Our systematic search identified 14 original studies that included patients treated with ORIF and patients treated with revision arthroplasty in the treatment of B2 and B3 PFF [5, 16, 19,20,21,22,23,24,25,26,27, 30,31,32]. The publications were mainly retrospective cohort studies which did not describe the treatment allocation, provided little information about potential predictive factors and presented diverse outcome parameters. Additionally, in most studies, the group sizes were small so that no statistical tests were performed. Table 2 provides an overview about the eligible studies including relevant outcomes and potential predictors.
Only a handful of publications provided information about the most likely prognostic factors such as type of the original stem, initial indication for THA, or implants used to treat the PFF, which have been shown to be important outcome predictors . Therefore, it was not possible to quantitatively analyze these potential prognostic factors.
Eight studies presented information on whether the PFF occurred around primary or around revision hip stems [5, 16, 22,23,24,25, 27, 31], eight presented the information whether the stem was cemented or uncemented [5, 16, 22, 24, 25, 27, 30, 31], three provided information about the fixation mechanism of the cemented stem (CCPT or CB) or the stem’s brand name for the respective treatment group [16, 22, 27], three informed about the diagnosis that had led to the initial hip replacement [22, 27, 31] and 7 provided details about the implants used for ORIF [16, 20, 22,23,24,25, 30]. One study presented some of the aforementioned parameters for some of the PFF types but did not follow a consistent pattern in doing so .
In addition to the assessment of bone quality and stem stability inherent to the Vancouver classification (B2: unstable or loose stem with good quality of the surrounding bone stock, B3: unstable or loose stem with inadequate surrounding bone stock), one study classified the bone quality around B3 fractures according to Paprosky . In this study no ORIF was used to treat B3 fractures.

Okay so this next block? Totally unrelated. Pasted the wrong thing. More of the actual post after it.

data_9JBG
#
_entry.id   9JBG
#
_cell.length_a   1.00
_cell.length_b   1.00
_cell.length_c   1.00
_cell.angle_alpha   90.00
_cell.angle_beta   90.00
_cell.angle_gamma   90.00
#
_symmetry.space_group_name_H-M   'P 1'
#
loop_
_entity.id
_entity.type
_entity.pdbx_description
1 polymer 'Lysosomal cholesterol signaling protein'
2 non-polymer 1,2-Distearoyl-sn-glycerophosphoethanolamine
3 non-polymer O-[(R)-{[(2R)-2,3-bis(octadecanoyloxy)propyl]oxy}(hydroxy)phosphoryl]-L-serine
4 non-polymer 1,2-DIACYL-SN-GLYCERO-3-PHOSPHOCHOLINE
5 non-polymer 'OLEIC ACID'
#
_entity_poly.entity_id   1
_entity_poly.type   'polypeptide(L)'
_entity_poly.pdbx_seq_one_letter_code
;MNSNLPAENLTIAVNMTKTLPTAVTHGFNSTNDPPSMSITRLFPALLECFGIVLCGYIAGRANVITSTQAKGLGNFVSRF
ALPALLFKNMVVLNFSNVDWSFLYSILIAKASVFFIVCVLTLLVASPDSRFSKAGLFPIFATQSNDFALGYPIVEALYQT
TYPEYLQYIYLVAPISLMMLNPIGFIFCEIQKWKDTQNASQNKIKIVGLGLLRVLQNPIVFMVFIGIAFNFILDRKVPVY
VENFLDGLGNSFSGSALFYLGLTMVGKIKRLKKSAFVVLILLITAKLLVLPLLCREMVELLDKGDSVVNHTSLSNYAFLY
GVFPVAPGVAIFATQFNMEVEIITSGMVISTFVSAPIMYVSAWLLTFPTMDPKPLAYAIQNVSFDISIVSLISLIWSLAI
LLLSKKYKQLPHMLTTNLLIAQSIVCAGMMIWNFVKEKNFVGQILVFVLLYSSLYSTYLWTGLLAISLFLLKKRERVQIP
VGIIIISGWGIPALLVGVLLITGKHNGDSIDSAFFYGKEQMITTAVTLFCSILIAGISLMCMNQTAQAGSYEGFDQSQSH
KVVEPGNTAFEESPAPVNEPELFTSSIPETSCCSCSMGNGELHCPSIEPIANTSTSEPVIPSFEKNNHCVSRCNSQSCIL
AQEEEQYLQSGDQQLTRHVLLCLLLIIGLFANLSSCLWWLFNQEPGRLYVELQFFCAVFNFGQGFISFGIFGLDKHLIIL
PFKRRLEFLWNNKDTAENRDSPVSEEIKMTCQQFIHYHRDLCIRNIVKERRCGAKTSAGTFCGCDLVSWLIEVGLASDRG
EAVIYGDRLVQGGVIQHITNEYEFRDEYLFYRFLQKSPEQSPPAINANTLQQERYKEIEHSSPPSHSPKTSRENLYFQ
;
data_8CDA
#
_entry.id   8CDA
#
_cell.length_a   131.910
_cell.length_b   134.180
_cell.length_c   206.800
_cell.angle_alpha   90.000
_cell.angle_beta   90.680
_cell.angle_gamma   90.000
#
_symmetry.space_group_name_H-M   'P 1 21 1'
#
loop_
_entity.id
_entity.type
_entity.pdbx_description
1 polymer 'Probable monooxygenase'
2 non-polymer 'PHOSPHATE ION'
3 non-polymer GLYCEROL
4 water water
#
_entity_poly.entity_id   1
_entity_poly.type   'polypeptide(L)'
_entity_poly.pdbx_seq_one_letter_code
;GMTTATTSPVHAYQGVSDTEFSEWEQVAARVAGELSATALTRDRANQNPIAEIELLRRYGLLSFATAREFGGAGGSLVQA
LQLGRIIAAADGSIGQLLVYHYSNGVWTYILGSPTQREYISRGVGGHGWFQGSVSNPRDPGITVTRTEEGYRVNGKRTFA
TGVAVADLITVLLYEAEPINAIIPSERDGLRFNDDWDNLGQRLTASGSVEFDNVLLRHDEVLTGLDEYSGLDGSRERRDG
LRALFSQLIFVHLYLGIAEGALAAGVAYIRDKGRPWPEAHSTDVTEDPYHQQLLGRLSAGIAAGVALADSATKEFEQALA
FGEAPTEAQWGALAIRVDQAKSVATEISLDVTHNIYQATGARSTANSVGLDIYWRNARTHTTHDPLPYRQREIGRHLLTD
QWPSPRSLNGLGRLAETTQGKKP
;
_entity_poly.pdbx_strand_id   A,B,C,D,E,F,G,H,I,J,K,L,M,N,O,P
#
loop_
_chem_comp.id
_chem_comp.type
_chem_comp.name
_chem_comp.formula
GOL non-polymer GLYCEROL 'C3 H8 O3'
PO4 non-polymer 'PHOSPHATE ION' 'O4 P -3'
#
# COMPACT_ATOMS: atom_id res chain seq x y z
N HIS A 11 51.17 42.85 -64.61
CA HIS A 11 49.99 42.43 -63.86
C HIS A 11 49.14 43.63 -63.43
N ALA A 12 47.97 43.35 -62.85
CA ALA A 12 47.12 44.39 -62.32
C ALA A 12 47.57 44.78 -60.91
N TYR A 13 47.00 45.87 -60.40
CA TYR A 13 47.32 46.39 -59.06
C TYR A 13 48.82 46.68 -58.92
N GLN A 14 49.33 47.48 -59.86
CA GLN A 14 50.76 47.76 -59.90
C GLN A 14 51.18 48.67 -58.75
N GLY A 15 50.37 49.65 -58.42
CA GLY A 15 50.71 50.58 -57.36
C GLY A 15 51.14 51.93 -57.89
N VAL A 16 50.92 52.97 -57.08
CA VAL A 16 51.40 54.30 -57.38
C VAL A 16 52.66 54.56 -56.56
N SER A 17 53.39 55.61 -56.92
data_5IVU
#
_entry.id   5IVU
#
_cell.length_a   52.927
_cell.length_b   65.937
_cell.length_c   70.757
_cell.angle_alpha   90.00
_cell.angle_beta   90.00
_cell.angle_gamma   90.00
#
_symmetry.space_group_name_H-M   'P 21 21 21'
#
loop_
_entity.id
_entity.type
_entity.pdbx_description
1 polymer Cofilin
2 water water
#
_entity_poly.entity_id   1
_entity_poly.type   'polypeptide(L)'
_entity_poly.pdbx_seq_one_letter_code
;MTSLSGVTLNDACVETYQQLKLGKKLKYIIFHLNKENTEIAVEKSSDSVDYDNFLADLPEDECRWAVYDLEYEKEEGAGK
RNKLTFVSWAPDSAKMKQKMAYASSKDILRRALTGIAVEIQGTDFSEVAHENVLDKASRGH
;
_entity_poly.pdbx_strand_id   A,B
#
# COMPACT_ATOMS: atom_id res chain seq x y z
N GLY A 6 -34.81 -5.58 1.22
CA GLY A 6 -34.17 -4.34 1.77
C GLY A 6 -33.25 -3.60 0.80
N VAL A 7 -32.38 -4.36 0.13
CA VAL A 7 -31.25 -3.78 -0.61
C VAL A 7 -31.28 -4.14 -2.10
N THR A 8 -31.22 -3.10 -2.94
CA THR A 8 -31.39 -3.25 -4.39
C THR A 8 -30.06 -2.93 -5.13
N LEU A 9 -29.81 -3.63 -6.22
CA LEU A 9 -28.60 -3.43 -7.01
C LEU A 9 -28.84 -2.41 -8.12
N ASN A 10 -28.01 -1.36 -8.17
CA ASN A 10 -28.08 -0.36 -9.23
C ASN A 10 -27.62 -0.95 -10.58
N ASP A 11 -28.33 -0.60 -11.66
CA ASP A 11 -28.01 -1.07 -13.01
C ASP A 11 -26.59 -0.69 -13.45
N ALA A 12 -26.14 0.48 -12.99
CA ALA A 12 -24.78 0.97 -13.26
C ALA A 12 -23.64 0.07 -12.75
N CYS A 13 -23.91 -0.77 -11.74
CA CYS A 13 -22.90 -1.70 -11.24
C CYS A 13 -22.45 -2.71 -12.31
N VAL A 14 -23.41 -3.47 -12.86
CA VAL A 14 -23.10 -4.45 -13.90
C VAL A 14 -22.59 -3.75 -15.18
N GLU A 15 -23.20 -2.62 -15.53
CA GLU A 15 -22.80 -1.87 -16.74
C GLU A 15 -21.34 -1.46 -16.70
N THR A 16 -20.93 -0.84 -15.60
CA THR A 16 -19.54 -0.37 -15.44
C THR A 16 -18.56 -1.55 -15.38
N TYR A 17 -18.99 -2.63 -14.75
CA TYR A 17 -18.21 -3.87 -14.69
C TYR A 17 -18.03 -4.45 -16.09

Since the reported outcome measures were diverse, it was not possible to summarize them quantitatively. Some studies focused on mobility [16, 23,24,25,26,27, 30] as measured with various instruments, whereas other studies focused on union rates [16, 20, 23, 24, 26, 27, 32], reoperation rates [5, 19, 21,22,23, 30, 32], mortality [21, 22, 25, 26], or on perioperative parameters [16, 19,20,21, 23,24,25], including various combinations of these outcomes.
Success of treatment modality
Only five studies used statistical tests to compare the results of ORIF vs. stem revision in B2 or B3 fractures. Solomon et al. compared ORIF to stem revision in 21 patients whose initial stem was a CCPT stem and who had sustained B2 fractures. The results were significantly in favor of ORIF for surgical time and the need for blood transfusions. There were also non-significant (n.s.) trends in favor of ORIF for the Harris pain score and complications as well as n.s. trends in favor of revision surgery for mobility. However, the authors pointed out that the mean age in the revision group was 9 years higher and that one of the nine patients in the revision group had been evaluated for mobility directly after having received a knee replacement to explain the latter trend . Antoniadis et al. compared results of ORIF to stem revision in 53 patients who had sustained B2 fractures with an unknown fixation type of the initial stem. They found results significantly in favor of ORIF for surgical time and blood loss along with n.s. trends in favor of ORIF concerning complications and mortality . Joestl et al. compared the results of 3 treatment modalities to treat B2 PFF, one being ORIF, with a group size of only 8, and two different revision stem designs with group sizes of 14 each. They found n.s. trends in favor of ORIF for surgery time, blood units needed and the number of patients returning back to their pre-injury mobility level . Gitajn et al. analyzed the outcomes of patients with B1, B2 and B3 fractures. The results of the patients who had sustained B2 or B3 fractures were in favor of ORIF concerning blood loss and blood transfusions, showed no difference concerning mortality, and were in favor of revision surgery concerning the postoperative weight bearing instructions given by the treating practitioner . Pavlou et al. compared ORIF with and without grafting with stem revision with and without grafting, amongst other PFF types also between B2 and B3 fractures. The main outcome of the paper was that in the treatment of PFF, using a graft in addition to ORIF or a revision stem is beneficial. A comparison of all possible treatment combinations (ORIF/revision/with graft/without graft) demonstrated that in B2 fractures, treatment with a revision stem with or without graft resulted in higher union rates than treatment with ORIF without graft. No significant differences were seen in any of the other combinations, including ORIF with graft compared to revision with a stem with or without graft .
In several other publications, which had not used statistical tests to compare the results of ORIF vs. stem revision in B2 or B3 fractures, there were trends which appeared to favor ORIF for various parameters [20, 24, 25]. Other publications also showed trends for better outcomes of revision arthroplasty [22, 24]. However, the lack of appropriate statistics and the small group sizes do not allow drawing reliable conclusions.